I'm signing on to two exciting campaigns that would both build the diversity of the Democratic Party's leadership and add to progressive strength in this country: Donna Edwards for U.S. Senate from my home state of Maryland, and Chuy Garcia in the upcoming Chicago mayoral election. They are very different races with completely different dynamics, but they both are incredibly important in terms of the future of the Democratic Party.
The Chicago mayoral election is coming right up, only four weeks away as of Tuesday. The current mayor, Rahm Emanuel, is the ultimate Democratic establishment guy: a part of Rich Daley's campaign team, a longtime aide to Bill Clinton, a U.S. House member who was on track to become Democratic Speaker of the House some day if he had stayed, Obama's chief of staff. But Rahm (who, full disclosure, I have known for over 30 years) has gone from being a moderate Democrat who could work with all wings of the Democratic Party while he was in Congress to being the quintessential big-business Democrat. While he was Obama's COS, he urged Obama to back off on pushing for healthcare reform and pushed against Elizabeth Warren's Wall Street accountability agenda. Instead of having a thoughtful, constructive negotiating plan with Chicago's teachers, Rahm turned the contract negotiations into a war. He has become the leading advocate among the country's mayors for privatization of public services. He has cut deals with big low-wage employers like Walmart. He closed 50 public schools in low-income neighborhoods.
Chuy Garcia, who surprised most political pundits by running surprisingly strong in the primary and forcing a runoff despite being outspent 12-to-1, and who is within the margin of error in multiple polls taken since the primary, is a highly regarded local political leader. He is a strong progressive on a range of issues, reminiscent of former Chicago Mayor Harold Washington. If elected, he would instantly become the most powerful Hispanic elected official in the country.
This is easily the most important race for progressives in the country in 2015. Electing Garcia would send shock waves through the world of corporate Democrats and would create a media narrative that would help empower progressives in the national arena like Elizabeth Warren.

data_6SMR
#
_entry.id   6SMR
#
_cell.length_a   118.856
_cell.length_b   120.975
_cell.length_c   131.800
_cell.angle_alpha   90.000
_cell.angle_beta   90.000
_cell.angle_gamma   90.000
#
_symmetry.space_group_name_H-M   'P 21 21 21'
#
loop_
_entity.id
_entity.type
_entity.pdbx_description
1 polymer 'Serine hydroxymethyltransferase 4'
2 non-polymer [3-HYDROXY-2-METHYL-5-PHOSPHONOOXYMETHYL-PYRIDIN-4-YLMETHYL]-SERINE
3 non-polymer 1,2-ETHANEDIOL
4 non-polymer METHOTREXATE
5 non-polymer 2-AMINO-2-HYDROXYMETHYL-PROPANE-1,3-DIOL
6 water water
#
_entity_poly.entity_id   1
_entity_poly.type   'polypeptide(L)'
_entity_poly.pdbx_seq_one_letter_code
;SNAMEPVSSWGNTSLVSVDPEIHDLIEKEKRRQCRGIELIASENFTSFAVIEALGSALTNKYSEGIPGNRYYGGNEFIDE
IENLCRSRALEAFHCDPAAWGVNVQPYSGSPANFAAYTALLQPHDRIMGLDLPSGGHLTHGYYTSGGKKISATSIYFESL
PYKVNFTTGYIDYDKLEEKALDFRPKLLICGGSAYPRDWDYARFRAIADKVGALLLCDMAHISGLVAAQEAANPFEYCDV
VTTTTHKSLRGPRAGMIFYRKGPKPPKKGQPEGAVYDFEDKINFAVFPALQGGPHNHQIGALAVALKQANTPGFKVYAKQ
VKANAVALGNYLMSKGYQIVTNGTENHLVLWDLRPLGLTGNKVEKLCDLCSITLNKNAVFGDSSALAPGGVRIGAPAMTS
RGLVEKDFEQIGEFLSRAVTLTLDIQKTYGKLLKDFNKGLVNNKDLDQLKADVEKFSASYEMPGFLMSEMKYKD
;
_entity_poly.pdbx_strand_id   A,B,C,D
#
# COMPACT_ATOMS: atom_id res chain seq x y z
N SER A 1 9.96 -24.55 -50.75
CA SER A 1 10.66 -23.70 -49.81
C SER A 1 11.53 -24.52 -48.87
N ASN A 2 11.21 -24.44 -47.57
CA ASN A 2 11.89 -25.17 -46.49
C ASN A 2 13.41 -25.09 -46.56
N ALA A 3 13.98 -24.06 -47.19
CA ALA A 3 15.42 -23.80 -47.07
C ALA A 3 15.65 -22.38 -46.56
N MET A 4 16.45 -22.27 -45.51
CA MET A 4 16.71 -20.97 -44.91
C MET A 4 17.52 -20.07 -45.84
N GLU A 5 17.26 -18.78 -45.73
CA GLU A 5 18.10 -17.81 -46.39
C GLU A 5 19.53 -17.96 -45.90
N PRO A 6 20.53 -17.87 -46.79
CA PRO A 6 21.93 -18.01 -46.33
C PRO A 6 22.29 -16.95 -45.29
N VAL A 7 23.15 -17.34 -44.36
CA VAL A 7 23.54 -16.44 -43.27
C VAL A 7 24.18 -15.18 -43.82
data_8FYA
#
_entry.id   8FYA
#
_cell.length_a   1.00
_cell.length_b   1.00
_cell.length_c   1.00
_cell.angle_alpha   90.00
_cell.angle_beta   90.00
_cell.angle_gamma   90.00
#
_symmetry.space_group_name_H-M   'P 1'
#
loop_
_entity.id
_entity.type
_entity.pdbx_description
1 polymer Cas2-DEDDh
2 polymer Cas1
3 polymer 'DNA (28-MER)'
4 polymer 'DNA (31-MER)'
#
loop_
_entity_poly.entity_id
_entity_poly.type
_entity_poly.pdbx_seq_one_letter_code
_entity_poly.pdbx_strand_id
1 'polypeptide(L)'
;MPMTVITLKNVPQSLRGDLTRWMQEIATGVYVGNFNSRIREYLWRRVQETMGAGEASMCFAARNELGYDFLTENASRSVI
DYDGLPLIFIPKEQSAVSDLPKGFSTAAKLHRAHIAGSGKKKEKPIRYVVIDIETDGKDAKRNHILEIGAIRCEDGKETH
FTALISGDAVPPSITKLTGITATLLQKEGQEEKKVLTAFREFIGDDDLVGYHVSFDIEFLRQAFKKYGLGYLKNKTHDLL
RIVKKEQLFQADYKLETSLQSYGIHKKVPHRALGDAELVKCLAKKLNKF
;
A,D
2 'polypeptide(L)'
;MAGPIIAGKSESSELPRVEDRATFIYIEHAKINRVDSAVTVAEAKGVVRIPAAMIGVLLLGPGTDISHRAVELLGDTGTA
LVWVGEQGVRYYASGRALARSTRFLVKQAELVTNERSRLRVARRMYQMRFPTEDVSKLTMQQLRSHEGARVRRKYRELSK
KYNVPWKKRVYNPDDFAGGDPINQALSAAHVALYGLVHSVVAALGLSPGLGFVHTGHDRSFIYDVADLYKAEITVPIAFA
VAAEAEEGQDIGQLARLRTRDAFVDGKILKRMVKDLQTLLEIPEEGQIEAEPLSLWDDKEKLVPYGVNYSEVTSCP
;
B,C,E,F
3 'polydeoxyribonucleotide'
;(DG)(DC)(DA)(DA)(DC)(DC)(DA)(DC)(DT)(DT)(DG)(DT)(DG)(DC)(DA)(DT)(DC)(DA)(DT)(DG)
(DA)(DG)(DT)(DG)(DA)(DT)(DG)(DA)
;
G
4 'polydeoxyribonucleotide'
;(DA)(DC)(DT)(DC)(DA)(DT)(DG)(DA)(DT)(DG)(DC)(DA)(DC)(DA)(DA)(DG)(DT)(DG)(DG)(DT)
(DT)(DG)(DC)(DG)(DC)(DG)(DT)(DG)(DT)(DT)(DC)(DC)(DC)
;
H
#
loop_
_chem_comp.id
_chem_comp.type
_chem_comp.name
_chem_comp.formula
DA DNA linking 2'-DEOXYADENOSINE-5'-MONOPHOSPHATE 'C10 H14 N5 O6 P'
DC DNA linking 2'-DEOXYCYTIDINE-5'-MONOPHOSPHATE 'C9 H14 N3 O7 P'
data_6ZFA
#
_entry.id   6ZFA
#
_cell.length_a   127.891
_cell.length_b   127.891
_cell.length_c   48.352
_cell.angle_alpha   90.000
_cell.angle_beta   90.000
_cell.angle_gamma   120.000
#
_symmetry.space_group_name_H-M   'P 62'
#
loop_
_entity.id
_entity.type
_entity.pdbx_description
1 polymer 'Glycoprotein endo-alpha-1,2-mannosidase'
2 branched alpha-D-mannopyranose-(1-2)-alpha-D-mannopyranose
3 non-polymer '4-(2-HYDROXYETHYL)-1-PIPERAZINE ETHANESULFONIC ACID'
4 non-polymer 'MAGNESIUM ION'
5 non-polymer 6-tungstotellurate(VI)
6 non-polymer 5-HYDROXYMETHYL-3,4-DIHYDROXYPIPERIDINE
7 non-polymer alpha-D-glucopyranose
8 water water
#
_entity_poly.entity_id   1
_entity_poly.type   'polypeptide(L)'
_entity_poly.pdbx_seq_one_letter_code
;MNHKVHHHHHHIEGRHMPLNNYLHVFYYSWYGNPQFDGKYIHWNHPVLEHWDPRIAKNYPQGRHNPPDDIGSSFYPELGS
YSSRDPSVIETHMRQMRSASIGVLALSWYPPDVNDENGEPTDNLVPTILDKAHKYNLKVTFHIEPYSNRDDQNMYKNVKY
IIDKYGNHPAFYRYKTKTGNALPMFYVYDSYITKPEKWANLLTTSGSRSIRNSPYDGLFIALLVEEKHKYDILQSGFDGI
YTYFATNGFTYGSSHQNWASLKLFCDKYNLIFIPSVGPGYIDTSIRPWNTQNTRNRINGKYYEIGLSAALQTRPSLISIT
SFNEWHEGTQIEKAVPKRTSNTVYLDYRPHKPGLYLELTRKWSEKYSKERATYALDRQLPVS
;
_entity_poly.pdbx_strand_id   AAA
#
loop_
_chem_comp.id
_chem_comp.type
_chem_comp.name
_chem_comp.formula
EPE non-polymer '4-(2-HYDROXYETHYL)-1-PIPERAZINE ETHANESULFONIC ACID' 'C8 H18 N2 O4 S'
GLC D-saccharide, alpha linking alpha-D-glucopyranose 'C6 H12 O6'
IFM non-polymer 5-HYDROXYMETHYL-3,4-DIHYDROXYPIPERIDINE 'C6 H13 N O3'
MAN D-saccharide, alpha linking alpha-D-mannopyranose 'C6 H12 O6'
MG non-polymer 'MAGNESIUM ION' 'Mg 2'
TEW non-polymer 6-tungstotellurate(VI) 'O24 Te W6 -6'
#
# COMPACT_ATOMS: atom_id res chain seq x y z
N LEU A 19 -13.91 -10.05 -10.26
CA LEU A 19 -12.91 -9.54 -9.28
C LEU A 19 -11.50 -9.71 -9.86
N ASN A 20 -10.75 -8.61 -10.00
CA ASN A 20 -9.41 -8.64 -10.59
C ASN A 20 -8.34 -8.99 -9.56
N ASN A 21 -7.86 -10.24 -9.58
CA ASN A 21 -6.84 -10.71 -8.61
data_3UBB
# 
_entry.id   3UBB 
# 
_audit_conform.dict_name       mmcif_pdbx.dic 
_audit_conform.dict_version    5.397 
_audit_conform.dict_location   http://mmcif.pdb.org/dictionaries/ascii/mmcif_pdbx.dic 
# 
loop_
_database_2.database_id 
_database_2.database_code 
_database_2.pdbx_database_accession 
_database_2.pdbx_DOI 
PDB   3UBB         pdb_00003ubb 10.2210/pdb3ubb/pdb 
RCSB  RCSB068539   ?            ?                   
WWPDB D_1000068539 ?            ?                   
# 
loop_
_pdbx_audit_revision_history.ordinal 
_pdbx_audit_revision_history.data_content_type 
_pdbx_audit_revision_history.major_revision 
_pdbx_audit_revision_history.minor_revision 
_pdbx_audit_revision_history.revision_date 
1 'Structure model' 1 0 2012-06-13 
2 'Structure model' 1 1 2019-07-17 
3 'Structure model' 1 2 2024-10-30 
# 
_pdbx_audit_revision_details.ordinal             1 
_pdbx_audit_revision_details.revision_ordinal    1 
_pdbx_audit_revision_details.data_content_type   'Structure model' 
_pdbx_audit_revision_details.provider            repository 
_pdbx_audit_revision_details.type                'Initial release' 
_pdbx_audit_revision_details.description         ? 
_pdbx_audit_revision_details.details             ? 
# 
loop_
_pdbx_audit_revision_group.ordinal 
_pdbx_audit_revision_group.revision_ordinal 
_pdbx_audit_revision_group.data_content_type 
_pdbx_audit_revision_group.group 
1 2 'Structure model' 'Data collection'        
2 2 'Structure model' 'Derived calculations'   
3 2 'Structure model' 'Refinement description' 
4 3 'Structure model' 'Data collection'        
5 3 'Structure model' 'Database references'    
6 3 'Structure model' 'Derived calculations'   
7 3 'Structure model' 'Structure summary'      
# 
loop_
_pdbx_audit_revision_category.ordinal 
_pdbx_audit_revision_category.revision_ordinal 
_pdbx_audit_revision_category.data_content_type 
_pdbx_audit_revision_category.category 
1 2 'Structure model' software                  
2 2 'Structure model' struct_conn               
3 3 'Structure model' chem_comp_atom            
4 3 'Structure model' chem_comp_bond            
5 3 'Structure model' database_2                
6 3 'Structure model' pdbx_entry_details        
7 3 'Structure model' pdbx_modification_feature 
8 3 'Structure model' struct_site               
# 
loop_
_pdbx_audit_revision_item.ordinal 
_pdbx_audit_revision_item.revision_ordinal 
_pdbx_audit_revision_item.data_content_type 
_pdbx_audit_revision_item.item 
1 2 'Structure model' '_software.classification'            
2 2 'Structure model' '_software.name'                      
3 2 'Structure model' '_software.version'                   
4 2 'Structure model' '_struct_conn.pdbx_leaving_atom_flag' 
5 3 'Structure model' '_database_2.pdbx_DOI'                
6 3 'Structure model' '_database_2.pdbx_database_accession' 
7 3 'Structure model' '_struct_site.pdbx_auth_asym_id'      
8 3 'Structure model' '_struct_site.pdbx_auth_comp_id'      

Donna Edwards would become only the second African-American woman to ever be a U.S. Senator. That alone would be one enormous reason to support her, as more diversity would be a damn good thing in a legislative body overwhelmingly made up of wealthy white guys, but Donna is also one of the most remarkable people and leaders I have ever known. She served for many years as the executive director of the Arca Foundation, where I was on the board, and she took an already great foundation with a long history of philanthropic innovation to a whole new level. When she took on corporate Democrat Al Wynn (he resigned from Congress right after losing to become a corporate lobbyist) in a primary, no one gave her a chance, but she beat him by running one of the best grassroots campaigns I've ever seen. Since being a member of Congress, she has risen through the ranks in just a few years to already be a leader for progressive causes in the House. She just announced today, and already a whole array of progressive groups and blogs are supporting her. And while the election isn't until next year, Donna needs to get off to a great fundraising start to be able to compete in this race.
The dynamics in the race for the U.S. Senate seat from Maryland are very different from those in the Chicago mayoral race, though. Maryland will likely have a bunch of different candidates, and the establishment-embraced frontrunner in Maryland, Chris Van Hollen, is actually a very good guy -- certainly more progressive than Rahm. But there are three reasons to support Edwards over Van Hollen in this race.
First is the factor I already mentioned: When you have two good candidates and one of them is a white guy and the other is an African-American woman, I believe that diversity matters a lot, and this should be a factor.
Second, Van Hollen was an enthusiastic supporter of the truly awful Simpson-Bowles "grand bargain" budget proposal, which cut Social Security benefits and made some other dreadful policy choices. Donna was not only opposed to it but is in favor of Elizabeth Warren's proposal to expand Social Security benefits. While Van Hollen is generally progressive, the fact that he was willing to support something as fundamentally bad as Simpson-Bowles is a not a good sign of him being a strong progressive leader on some really important issues.
Finally, Donna comes out of the progressive movement. Not unlike Warren, she is not a career politician but instead spent her career before running for office as a passionate and brilliant advocate for progressive policies. Chris has been a good politician throughout his career, but I'd rather have a senator who cut her teeth as a progressive-movement organizer than as a career politician.
These are two of the most important political races in this cycle. In Donna Edwards and Chuy Garcia, we have two incredibly strong and progressive leaders who are also people of color who would help change the face of politics as usual. I am very proud to sign on to both of these campaigns that will make a huge difference in both adding to the Warren wing of the party and adding to the diversity of our party's leadership.